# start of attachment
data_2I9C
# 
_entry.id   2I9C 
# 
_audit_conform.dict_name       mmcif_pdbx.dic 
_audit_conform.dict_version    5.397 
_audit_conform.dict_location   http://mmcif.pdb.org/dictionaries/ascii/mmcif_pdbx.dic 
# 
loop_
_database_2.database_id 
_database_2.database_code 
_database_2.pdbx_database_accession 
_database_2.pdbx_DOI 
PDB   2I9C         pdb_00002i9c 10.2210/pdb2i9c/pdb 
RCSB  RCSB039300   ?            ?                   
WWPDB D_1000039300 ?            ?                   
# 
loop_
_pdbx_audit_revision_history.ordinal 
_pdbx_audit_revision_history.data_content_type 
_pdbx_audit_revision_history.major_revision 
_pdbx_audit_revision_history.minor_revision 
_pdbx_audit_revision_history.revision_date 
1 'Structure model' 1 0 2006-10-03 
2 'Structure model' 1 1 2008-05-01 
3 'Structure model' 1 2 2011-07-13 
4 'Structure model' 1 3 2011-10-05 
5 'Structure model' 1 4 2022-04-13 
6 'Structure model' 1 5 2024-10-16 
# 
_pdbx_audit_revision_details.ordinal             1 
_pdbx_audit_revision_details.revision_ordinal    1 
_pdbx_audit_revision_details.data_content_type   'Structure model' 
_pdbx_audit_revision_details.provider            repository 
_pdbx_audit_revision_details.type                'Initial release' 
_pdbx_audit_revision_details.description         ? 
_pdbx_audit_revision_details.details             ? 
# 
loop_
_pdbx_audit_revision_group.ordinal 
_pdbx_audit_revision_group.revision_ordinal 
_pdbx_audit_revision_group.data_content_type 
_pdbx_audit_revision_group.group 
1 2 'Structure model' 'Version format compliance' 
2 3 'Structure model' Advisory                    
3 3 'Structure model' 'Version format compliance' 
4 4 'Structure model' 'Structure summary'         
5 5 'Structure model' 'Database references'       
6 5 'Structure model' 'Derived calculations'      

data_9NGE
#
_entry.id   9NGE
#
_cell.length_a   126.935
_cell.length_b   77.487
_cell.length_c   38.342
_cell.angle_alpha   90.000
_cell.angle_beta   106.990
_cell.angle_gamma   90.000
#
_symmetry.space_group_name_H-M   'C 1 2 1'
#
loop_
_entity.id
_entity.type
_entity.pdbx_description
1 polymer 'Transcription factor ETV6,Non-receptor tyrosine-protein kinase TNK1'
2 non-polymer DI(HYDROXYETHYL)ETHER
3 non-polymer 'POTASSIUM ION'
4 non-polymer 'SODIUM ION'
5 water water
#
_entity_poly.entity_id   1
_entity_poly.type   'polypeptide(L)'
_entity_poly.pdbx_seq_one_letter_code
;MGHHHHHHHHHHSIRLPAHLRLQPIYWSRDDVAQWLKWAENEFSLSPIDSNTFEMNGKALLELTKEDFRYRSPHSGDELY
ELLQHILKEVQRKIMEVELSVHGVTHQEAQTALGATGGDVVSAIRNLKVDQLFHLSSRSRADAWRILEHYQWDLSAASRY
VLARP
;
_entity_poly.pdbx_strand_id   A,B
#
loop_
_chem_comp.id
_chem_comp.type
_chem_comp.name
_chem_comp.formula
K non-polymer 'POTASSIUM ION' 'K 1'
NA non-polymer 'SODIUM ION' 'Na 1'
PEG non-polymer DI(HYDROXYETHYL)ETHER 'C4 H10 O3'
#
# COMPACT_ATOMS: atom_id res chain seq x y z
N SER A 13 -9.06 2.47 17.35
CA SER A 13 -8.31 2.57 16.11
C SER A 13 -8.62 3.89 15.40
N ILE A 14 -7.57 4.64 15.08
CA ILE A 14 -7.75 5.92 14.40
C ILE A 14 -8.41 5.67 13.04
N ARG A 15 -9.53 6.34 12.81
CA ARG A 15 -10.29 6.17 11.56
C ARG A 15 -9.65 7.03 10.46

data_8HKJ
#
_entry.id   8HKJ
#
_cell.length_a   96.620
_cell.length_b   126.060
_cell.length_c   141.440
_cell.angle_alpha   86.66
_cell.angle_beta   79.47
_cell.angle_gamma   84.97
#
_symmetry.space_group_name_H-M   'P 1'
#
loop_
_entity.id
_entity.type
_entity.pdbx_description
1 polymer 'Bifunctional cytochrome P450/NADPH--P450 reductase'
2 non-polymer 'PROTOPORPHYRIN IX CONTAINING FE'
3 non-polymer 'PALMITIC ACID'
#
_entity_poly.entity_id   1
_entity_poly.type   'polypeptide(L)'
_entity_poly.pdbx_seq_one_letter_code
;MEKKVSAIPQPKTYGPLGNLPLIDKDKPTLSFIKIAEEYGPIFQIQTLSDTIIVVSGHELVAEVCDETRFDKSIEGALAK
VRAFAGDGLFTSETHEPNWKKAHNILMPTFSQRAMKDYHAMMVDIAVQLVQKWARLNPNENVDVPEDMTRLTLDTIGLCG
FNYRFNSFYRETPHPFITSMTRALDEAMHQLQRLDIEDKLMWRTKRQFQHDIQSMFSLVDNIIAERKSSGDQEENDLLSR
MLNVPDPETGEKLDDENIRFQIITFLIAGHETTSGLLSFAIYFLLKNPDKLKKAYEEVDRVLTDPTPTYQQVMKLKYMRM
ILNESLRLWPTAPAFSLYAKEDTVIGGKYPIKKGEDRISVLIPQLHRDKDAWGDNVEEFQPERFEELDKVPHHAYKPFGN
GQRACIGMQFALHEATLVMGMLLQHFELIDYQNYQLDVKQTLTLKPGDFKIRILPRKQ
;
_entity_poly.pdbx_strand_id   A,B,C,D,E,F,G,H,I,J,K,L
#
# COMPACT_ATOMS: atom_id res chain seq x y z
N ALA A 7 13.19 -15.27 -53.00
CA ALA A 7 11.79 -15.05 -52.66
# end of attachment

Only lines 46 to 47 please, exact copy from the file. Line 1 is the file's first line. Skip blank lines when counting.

3 3 'Structure model' 'Version format compliance' 
4 4 'Structure model' 'Structure summary'         